Sunday, June 8, 2014

“Hope is the Thing with Feathers”

Emily Dickinson wasn’t the happiest of individuals: she loathed conformity, suffered various physical difficulties, endured unrequited love, and felt every emotion acutely. Yet if one side of her impassioned reactions was “Because I could not stop for Death/He kindly stopped for me,” then the other was belief in how high human consciousness could soar.  For humans, even a plane ride is an act of faith, a belief that we can escape our earthbound nature.

Whether you’re passionate about God and identity, as Dickinson was, or about travel, love, or politics, it’s easy to get darkly bitter about what someone isn’t providing, how it isn’t fair, will never improve, and so on. It takes guts and at least a few feathers to make a song when things look hopeless. Yet is there anything better an artist can give?

Pete Seeger died not long ago, and if ever there lived a person who could fly and make everyone else believe they also could, he was such a man. He was also a man who despised injustice and devoted his life (and income) to defeating it. He grinned and joked and stood tall and sang no matter how much indignation he experienced. You can, too. You should, too.

Pete Seeger’s recipe works well for novels: stand up for justice, tell the truth, maintain your sense of humor, and never lose hope. Since its inception, storytelling has used plot to impart moral lessons, bond tribes, dispense culture, and inspire hope. If, arguably, storytelling makes us human, perhaps storytelling matters because it’s our best hope for hope.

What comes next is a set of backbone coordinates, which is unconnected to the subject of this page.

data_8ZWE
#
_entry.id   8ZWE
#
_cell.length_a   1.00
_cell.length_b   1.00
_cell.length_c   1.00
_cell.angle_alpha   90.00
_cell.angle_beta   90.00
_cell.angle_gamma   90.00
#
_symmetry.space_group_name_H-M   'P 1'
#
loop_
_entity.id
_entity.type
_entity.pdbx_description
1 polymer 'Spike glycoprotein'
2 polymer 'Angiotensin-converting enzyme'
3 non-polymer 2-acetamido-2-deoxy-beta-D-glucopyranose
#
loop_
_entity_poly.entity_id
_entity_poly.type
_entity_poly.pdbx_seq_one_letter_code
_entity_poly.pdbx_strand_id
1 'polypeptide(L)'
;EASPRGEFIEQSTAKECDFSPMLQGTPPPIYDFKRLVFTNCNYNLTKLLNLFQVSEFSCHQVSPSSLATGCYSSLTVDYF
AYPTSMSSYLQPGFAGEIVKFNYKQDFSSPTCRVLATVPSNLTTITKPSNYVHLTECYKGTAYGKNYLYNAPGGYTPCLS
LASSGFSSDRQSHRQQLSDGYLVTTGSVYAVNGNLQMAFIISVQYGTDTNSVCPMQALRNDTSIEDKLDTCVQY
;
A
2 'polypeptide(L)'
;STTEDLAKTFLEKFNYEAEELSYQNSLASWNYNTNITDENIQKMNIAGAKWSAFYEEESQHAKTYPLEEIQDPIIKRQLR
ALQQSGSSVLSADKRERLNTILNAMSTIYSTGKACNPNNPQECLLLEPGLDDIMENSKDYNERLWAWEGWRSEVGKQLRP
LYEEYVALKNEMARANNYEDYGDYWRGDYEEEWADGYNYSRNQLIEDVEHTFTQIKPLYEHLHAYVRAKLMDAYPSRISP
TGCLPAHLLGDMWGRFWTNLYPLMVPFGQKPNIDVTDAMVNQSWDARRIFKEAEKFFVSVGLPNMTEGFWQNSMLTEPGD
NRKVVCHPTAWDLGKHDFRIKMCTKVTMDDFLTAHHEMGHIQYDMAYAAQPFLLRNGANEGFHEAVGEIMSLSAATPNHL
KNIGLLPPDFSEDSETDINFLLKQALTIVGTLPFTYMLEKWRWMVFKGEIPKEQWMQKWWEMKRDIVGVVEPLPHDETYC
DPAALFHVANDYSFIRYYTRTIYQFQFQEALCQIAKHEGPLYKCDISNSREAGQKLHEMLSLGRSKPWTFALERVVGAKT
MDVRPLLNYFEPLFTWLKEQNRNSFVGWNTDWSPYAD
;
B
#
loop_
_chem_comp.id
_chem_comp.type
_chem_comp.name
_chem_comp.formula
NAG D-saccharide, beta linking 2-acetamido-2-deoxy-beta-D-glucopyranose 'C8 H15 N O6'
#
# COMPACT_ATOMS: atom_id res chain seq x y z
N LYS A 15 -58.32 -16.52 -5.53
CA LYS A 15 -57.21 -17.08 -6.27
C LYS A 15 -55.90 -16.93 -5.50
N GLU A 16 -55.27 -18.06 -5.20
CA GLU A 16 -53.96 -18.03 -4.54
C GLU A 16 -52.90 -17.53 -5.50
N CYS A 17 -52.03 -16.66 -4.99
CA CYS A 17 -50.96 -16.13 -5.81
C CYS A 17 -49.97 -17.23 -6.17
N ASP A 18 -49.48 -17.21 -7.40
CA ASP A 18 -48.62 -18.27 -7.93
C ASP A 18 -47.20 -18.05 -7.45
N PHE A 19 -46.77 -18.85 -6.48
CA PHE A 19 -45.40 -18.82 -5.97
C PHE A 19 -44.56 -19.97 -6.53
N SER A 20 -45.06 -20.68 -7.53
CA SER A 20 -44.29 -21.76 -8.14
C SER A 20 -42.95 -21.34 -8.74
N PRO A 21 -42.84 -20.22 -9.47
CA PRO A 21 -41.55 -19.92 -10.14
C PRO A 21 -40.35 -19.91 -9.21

Storytelling promises catharsis. Since Aristotle, we’ve become more flexible about lauding royalty and upholding constraints like the plot completing in one place during one twenty-four hour period. Our emotions, though? Those haven’t changed much.

If we’ve been rooting for someone, whether real or fictional, and this individual fails the ultimate test, yet learns from it, well, we learn too. We only suffer vicariously. But what we learn from the suffering that we experienced on the page—that belongs to us as much as the protagonist. 

How do you make that happen?

~ Afflict your protagonist with a universal dilemma—one everyone can relate to.
~ Root the trouble not in fate but in one individual, one individual’s mistakes.
~ Don’t let the angst or gore overshadow the emotions and their “lessons.”
(That keeps us reading/watching “Game of Thrones.”)
~ Provide hope—like the boy who’ll live to tell the story of Camelot.

Tip: Go ahead and be as dark as you like. But offer at least a small ray of light by the end.

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